The Underwater Centre Trains Asia Pacific Divers

The Underwater Centre, Tasmania is working with a team of 21 candidates who have been put forward for training by Kuala Lumpur-based Samsian Solution & Services.

The students are currently completing The Underwater Centre’s Standard Commercial Diving Training Package, which qualifies them to work onshore and offshore as commercial divers. The three-month training course includes the required Australian Diving Accreditation Scheme (ADAS) Parts 1, 2 and 3 certifications, providing them with the necessary accreditation to work legally as a diver, The Underwater Centre wrote in a press release.

Part 1 of the training involves occupational SCUBA diving to 30 metres and includes training predominantly in the use of subsea hand-tools, in surveys and inspection diving, and rescue diving, while Part 2 is Occupational SSBA (Surface Supply) to 30 metres and includes pneumatic and hydraulic powered tools training, such as jack-hammering, needle-gunning and air-lift dredging. Students are also taught about salvage, construction, welding and burning.

Meanwhile, ADAS Part 3 is the entry-level qualification required for gaining work in the offshore industry and involves diving up to 50m, the deepest occupational ticket achievable on air. Part 3 sees the use of wet-bells, chamber use and operation, decompression diving, more rescues, offshore awareness, and advanced underwater work.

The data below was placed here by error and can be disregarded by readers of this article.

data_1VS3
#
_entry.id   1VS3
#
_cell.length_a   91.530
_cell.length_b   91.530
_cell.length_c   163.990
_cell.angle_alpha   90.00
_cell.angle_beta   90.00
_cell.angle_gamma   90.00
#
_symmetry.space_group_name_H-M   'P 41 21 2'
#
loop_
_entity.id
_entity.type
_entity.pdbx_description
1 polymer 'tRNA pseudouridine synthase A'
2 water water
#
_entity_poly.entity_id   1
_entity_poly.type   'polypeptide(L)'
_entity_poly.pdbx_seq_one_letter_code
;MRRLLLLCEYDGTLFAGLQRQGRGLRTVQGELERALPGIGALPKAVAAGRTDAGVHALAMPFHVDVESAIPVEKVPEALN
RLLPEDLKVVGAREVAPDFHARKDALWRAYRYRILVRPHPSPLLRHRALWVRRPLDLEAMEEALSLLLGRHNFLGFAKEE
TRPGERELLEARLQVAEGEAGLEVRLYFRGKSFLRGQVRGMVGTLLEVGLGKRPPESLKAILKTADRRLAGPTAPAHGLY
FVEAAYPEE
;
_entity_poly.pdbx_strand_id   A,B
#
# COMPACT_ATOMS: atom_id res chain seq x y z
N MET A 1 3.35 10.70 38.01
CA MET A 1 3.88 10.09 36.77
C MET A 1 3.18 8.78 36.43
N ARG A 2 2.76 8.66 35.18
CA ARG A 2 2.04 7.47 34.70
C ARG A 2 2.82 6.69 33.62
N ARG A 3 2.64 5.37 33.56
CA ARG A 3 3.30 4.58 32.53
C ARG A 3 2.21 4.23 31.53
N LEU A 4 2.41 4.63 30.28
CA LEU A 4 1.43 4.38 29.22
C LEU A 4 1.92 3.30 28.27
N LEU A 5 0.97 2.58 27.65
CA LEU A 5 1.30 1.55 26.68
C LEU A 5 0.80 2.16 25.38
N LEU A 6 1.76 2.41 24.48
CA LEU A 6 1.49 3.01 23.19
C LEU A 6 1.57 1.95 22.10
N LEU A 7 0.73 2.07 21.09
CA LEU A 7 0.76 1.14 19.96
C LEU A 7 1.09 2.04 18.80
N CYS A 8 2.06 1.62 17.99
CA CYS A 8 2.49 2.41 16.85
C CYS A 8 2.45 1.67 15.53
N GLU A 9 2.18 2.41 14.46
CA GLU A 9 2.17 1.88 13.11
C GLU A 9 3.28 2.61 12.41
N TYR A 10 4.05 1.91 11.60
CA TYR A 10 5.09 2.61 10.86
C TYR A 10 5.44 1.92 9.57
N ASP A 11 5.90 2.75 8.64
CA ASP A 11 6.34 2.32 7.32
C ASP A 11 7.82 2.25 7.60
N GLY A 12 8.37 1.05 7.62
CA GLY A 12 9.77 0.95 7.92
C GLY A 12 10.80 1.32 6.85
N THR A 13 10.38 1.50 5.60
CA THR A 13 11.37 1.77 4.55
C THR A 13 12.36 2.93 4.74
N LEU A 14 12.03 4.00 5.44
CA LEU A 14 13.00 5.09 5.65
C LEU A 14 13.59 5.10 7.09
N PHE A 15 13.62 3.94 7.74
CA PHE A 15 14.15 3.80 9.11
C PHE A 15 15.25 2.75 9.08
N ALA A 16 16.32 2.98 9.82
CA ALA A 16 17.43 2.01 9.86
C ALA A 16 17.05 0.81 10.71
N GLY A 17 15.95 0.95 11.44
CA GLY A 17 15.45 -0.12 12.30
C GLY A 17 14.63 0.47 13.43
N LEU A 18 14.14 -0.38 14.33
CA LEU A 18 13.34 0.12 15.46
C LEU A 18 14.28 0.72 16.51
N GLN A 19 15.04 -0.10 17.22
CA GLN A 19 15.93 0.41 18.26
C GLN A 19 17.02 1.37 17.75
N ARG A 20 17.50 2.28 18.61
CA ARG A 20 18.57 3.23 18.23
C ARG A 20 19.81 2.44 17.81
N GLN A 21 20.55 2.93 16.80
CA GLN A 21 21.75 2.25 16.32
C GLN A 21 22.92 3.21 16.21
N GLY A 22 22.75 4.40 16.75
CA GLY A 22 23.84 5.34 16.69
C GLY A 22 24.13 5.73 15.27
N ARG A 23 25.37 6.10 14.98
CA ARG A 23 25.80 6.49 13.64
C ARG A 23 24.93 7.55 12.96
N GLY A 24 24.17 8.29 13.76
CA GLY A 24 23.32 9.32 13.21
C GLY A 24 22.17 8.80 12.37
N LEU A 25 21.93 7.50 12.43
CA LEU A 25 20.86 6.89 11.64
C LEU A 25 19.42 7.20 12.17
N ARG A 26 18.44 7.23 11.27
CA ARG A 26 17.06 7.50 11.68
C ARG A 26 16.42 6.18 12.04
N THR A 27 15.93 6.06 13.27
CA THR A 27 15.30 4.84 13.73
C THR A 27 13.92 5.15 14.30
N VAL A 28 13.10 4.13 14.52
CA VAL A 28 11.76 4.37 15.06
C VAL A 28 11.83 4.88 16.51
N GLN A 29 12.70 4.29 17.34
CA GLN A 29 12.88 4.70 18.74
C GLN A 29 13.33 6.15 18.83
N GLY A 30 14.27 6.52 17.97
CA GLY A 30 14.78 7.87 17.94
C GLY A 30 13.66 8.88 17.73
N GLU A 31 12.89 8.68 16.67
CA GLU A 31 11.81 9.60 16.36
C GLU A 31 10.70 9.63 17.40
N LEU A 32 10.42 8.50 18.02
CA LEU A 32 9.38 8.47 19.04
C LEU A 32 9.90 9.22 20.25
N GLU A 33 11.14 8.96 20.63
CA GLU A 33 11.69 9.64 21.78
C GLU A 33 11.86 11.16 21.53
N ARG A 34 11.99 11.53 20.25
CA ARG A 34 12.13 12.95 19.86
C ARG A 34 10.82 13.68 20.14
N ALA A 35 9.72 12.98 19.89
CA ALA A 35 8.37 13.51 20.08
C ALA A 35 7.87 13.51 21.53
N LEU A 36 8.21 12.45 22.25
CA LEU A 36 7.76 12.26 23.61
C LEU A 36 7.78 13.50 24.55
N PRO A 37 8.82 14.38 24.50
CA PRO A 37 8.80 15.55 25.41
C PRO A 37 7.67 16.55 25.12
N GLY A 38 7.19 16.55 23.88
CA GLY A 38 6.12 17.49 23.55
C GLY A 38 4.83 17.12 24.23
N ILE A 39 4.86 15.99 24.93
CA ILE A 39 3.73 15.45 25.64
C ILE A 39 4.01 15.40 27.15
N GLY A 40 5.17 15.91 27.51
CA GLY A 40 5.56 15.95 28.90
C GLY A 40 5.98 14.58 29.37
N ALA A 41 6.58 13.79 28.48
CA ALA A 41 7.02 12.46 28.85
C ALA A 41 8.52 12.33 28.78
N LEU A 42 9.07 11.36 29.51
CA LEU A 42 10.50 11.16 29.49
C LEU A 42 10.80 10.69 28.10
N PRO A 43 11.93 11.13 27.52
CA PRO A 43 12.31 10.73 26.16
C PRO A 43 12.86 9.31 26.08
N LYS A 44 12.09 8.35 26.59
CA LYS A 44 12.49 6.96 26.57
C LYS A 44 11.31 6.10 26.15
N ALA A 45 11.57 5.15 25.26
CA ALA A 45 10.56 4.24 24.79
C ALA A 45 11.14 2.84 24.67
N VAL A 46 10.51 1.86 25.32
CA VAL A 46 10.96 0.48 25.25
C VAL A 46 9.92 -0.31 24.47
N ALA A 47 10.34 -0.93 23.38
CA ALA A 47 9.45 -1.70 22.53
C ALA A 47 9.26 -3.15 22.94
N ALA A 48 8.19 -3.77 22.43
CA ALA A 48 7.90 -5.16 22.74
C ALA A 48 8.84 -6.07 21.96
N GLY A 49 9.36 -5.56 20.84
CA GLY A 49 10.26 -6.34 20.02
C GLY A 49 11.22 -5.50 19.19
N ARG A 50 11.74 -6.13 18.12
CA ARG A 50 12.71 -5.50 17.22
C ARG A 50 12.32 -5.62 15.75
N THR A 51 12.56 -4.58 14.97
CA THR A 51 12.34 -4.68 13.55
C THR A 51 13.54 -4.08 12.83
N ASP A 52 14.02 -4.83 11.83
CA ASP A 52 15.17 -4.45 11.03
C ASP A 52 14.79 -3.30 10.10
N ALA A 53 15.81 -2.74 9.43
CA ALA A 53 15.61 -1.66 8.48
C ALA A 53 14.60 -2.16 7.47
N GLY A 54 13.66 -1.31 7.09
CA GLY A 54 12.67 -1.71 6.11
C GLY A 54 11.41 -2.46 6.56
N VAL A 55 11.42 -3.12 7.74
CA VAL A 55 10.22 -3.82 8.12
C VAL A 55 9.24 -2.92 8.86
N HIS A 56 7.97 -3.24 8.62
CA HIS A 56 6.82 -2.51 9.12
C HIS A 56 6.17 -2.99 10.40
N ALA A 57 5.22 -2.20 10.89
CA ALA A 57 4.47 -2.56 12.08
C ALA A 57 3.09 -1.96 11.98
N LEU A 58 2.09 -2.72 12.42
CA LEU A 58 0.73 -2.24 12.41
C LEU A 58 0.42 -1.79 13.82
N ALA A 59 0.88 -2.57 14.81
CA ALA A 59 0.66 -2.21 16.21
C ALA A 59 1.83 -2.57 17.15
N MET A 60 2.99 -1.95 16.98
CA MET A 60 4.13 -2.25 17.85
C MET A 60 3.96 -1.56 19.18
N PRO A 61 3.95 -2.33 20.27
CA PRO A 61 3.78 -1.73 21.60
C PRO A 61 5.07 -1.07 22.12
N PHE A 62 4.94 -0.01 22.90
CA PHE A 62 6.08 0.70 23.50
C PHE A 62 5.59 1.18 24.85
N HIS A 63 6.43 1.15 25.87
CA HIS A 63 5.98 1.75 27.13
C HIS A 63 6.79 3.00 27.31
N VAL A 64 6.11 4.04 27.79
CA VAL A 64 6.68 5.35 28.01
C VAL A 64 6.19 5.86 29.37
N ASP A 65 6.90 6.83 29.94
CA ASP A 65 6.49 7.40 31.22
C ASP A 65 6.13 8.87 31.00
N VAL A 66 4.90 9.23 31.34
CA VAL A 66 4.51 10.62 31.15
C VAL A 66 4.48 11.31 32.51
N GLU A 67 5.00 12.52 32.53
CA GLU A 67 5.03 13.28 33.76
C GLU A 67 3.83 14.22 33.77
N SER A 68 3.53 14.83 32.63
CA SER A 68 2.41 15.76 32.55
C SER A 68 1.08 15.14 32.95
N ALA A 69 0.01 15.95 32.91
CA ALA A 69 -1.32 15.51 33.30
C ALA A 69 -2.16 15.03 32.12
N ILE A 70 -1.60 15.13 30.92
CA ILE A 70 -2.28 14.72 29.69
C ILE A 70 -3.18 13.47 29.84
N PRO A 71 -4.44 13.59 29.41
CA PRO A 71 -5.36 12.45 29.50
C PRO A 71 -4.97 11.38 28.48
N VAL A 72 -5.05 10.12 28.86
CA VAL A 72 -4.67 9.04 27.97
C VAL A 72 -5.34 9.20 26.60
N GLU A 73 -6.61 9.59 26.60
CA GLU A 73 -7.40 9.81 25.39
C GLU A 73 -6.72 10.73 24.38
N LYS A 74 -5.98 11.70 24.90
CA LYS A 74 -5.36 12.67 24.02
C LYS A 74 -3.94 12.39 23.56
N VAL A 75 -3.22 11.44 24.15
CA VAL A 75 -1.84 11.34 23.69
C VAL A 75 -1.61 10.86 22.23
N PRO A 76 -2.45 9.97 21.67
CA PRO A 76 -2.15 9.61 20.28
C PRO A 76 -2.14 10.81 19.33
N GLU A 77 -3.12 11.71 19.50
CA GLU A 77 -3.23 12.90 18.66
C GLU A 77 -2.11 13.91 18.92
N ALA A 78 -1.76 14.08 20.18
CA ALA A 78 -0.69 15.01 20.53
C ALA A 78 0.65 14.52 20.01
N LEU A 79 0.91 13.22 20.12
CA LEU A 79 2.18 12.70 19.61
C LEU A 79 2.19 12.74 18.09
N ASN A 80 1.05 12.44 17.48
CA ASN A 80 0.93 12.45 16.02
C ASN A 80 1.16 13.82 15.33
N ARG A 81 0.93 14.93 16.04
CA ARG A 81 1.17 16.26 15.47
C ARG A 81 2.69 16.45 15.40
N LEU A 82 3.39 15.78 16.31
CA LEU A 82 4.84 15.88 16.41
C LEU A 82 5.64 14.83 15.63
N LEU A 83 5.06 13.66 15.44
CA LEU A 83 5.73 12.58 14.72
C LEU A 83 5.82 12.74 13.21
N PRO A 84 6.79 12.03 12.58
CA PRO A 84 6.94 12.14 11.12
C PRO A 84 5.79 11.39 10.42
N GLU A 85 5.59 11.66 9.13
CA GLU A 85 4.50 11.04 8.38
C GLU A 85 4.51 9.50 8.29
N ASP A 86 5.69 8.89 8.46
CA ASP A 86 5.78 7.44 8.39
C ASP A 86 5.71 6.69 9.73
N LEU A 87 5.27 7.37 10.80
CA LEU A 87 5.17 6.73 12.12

“Before being chosen to take up the training, each of the candidates must carry out a range of assessments and physical tests. They must also demonstrate their passion for being an ADAS-accredited diver and the work that will entail,” Samsian Solution & Services spokesperson Jamie Tham said.

“The Underwater Centre has an excellent reputation in the industry and we have found the team of staff and instructors there to be very helpful. Commercial diving is a skill that is currently in high demand within our local industry, and most of the candidates will be able to secure a job with oil and gas contractors once they have completed the training. We will help them secure job placements within the industry.”

The Centre’s Operations Manager Herb Mitton commented: “The men are performing very well with a good level of theoretical knowledge and in-water prowess being displayed by them all. This has also been the case with regards to their attitude shown toward their training and tasks, and they are working very well as a team, learning the skills they will need in the real world.”

“The ADAS guidelines and competencies we train and assess under are realistic, achievable with effort and hard work, and are exactly tailored to industry requirements. We very much expect our students to earn their qualifications.”

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